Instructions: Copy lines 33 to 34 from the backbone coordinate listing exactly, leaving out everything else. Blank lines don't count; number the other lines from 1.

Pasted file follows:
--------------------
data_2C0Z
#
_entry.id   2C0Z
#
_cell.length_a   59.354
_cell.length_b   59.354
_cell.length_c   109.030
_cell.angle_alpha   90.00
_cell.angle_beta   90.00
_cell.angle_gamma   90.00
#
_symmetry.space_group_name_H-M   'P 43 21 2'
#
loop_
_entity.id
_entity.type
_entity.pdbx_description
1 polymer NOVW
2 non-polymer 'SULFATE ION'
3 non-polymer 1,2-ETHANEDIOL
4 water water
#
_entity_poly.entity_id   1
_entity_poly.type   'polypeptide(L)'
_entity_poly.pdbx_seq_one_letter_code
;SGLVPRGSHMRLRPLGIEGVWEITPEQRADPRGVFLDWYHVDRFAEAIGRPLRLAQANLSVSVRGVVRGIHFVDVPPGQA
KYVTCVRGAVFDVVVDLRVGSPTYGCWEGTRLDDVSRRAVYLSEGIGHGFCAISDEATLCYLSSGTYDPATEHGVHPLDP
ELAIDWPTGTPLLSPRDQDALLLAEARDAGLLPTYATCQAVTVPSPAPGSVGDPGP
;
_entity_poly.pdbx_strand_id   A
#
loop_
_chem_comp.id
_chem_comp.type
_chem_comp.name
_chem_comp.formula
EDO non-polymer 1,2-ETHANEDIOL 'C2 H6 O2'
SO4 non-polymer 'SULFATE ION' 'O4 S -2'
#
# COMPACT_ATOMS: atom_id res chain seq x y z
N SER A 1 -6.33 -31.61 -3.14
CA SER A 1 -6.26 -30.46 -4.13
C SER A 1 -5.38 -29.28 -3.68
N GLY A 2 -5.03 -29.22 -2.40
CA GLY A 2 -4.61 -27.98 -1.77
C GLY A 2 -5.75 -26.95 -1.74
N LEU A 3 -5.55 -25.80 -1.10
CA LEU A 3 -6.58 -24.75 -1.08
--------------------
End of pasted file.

_chem_comp.id
_chem_comp.type